“The production [team] really wanted to give the sense that they had been mining for a while,” says Dinsdale. “The mining equipment on this planet is dilapidated, it’s been used for a very long time, and it’s not like it’s super high-tech. To me it was similar to James Cameron’s Aliens, the design aesthetic where there’s nothing fancy about this planet, therefore it’s dirty and used and dusty.” Much of this involved the labor-intensive process of adding lots of extra detail to everything, whether it’s dents in a spaceship or layers of dirt on some mining equipment. “You don’t necessarily see all of those individual details, but just this buildup of detail creates the sense that this thing looks real.”
The effects studio worked on the show for about a year and a half, and eventually contributed more than 300 VFX shots. One of the challenges was that, despite lasting just 43 minutes, the episode cycles through many different and varied tones. At the beginning it’s like a chase sequence, as Loki and Sylvie run to escape the meteors raining down on the surface. Later, things are much more subdued as the pair have quiet, heartfelt conversations while the world is crumbling around them. This all culminates in that big final sequence when the town is destroyed. And all of these moments required something different in terms of special effects.
“We need the meteors to be scary, we need them to have a lot of velocity and huge impacts, debris flying everywhere, to create that sense of jeopardy,” Dinsdale says of that early chase sequence. “But later on in the show, as they’re walking towards the mining town, the filmmakers wanted the threat of the meteors to still be there, that’s why you’re always seeing them in the background. But a different look was created to give the sense that, yes the meteors are always there, there’s always a bit of jeopardy, but it’s not the big Michael Bay moment where they’re about to be crushed.”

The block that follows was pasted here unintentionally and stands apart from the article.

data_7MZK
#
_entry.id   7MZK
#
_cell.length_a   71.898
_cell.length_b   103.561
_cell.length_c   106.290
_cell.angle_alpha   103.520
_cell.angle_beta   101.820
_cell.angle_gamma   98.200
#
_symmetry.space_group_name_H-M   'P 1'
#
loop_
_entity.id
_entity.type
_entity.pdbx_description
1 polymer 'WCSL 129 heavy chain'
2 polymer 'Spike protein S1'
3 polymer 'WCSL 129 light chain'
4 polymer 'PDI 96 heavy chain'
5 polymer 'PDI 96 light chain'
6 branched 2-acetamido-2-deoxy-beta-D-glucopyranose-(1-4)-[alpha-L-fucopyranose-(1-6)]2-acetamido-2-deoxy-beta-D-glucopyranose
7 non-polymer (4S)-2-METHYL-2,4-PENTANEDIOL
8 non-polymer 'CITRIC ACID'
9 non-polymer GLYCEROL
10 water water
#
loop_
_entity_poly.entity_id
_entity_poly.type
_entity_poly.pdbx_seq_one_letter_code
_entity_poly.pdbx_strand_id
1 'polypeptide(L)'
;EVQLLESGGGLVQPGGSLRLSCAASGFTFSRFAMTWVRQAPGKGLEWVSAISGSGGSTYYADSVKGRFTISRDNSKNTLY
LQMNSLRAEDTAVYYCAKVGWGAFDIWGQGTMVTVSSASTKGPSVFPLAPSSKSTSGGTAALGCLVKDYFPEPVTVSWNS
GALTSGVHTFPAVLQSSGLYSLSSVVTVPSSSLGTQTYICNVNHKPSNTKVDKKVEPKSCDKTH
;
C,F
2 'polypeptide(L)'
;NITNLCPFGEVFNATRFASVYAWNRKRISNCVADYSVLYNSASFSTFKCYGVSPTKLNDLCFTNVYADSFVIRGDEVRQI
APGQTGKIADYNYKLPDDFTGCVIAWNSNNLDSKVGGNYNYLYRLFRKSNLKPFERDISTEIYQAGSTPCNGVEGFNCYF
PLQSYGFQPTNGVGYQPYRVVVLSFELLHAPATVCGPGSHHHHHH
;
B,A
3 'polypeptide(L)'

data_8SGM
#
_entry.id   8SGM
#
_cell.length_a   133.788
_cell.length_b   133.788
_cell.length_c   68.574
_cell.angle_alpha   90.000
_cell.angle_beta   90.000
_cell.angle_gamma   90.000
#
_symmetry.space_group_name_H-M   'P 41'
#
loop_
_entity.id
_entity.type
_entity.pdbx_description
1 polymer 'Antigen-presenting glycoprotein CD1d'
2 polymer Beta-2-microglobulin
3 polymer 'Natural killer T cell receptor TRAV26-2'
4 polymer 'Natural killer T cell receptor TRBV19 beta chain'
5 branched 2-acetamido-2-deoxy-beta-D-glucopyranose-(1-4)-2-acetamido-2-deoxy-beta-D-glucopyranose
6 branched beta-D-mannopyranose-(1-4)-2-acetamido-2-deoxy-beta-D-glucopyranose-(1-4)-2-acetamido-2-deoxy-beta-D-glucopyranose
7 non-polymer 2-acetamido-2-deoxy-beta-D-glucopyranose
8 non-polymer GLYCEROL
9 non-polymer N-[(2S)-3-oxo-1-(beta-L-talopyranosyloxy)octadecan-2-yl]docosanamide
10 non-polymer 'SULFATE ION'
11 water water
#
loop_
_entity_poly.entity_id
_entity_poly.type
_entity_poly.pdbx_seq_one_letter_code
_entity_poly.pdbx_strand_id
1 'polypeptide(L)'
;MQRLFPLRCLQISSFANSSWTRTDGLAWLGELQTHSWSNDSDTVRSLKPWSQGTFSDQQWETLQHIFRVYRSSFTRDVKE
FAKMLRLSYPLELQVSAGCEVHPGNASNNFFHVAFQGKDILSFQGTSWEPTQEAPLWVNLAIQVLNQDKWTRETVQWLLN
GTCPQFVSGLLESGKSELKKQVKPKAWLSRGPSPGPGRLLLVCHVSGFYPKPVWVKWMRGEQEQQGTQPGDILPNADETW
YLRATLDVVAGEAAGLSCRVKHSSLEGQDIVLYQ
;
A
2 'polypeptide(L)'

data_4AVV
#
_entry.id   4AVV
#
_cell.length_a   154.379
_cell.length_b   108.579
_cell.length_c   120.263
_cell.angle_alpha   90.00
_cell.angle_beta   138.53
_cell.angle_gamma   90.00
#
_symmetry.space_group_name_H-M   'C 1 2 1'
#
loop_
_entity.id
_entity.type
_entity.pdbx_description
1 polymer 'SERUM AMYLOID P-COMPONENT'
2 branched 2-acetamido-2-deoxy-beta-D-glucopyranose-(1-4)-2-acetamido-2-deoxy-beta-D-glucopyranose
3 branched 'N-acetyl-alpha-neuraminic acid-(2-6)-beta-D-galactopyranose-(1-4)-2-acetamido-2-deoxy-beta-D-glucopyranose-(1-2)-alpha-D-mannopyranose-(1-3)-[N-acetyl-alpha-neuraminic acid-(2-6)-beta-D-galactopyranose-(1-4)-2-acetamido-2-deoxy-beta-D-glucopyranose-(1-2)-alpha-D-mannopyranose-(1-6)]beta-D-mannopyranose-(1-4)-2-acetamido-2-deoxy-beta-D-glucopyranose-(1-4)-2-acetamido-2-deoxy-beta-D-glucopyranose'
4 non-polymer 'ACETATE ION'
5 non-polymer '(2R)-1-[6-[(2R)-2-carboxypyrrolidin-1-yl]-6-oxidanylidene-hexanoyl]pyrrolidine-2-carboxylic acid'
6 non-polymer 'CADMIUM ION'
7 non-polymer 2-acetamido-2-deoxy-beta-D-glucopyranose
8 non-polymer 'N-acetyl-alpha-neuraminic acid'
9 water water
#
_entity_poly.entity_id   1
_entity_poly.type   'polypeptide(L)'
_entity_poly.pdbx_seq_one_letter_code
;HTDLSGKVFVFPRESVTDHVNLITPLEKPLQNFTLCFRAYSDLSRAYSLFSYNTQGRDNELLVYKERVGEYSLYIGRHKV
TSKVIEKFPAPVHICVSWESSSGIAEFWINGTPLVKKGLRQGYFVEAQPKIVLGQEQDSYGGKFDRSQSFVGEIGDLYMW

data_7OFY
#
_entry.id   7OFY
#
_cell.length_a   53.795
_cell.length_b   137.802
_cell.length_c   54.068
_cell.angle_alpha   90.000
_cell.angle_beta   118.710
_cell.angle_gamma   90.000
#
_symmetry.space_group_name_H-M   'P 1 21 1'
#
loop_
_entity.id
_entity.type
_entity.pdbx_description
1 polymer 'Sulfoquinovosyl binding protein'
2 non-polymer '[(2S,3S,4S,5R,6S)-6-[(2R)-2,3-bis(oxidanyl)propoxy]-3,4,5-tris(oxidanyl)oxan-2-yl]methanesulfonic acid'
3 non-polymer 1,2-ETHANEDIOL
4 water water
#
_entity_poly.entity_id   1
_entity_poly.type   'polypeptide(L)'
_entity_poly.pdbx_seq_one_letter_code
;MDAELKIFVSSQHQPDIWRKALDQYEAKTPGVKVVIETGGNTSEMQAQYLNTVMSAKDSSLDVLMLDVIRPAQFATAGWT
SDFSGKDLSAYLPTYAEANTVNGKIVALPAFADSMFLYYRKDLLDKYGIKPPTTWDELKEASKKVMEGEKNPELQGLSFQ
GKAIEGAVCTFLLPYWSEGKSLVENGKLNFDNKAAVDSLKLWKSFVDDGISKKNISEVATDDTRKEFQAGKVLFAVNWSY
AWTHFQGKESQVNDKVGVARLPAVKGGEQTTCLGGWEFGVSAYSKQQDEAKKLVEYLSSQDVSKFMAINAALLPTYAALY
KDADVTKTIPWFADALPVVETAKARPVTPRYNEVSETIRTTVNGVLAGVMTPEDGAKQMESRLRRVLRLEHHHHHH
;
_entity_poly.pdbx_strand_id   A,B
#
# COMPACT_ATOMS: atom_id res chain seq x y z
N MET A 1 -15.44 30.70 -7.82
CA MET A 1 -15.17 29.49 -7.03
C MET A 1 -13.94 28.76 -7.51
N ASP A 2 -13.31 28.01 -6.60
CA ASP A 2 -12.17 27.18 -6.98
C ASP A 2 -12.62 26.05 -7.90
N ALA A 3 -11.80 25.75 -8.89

These sections also proved to be challenging from the VFX side because of how they were filmed. During the action sequences, real debris was thrown around on set in order to give the actors something to respond to. It made for more true-to-life acting, but as Dinsdale explains, “that makes work for us a lot harder, because we have to go in and remove the stuff that was dropped on set, replace the backgrounds, and then layer back in debris to bring that sense of danger back. Even though it’s more work for us on the backend, the results are much more satisfactory. You end up with a pretty amazing look.” He adds that “the amount of cleaning up that had to be done to the footage was extensive.”
The amount of work involved was similar to that of a feature-length film, and the result is arguably the most visually striking of Loki’s six episodes. From its harsh color scheme to its desolate vibe, Lamentis really doesn’t look like anything else in the series — which is what makes it so memorable. “We basically got to create our own little world separate from the rest of the show,” says Dinsdale.